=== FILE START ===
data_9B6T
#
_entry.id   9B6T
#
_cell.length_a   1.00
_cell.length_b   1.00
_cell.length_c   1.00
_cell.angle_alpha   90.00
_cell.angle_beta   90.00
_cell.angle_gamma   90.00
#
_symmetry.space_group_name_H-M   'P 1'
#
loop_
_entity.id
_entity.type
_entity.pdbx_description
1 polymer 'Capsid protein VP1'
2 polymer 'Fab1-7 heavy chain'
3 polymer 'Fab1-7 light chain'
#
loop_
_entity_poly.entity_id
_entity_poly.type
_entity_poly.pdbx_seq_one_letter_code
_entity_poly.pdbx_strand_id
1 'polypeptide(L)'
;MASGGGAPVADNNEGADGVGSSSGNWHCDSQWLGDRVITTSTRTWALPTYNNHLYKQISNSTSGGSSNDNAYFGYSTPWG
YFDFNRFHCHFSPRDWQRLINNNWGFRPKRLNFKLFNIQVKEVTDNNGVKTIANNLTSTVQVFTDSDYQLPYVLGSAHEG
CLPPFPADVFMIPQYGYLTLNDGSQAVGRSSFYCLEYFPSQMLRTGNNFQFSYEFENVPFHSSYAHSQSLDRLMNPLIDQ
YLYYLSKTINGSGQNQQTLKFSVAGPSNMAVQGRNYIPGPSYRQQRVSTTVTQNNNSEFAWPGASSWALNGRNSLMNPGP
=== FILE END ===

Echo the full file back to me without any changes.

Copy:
data_9B6T
#
_entry.id   9B6T
#
_cell.length_a   1.00
_cell.length_b   1.00
_cell.length_c   1.00
_cell.angle_alpha   90.00
_cell.angle_beta   90.00
_cell.angle_gamma   90.00
#
_symmetry.space_group_name_H-M   'P 1'
#
loop_
_entity.id
_entity.type
_entity.pdbx_description
1 polymer 'Capsid protein VP1'
2 polymer 'Fab1-7 heavy chain'
3 polymer 'Fab1-7 light chain'
#
loop_
_entity_poly.entity_id
_entity_poly.type
_entity_poly.pdbx_seq_one_letter_code
_entity_poly.pdbx_strand_id
1 'polypeptide(L)'
;MASGGGAPVADNNEGADGVGSSSGNWHCDSQWLGDRVITTSTRTWALPTYNNHLYKQISNSTSGGSSNDNAYFGYSTPWG
YFDFNRFHCHFSPRDWQRLINNNWGFRPKRLNFKLFNIQVKEVTDNNGVKTIANNLTSTVQVFTDSDYQLPYVLGSAHEG
CLPPFPADVFMIPQYGYLTLNDGSQAVGRSSFYCLEYFPSQMLRTGNNFQFSYEFENVPFHSSYAHSQSLDRLMNPLIDQ
YLYYLSKTINGSGQNQQTLKFSVAGPSNMAVQGRNYIPGPSYRQQRVSTTVTQNNNSEFAWPGASSWALNGRNSLMNPGP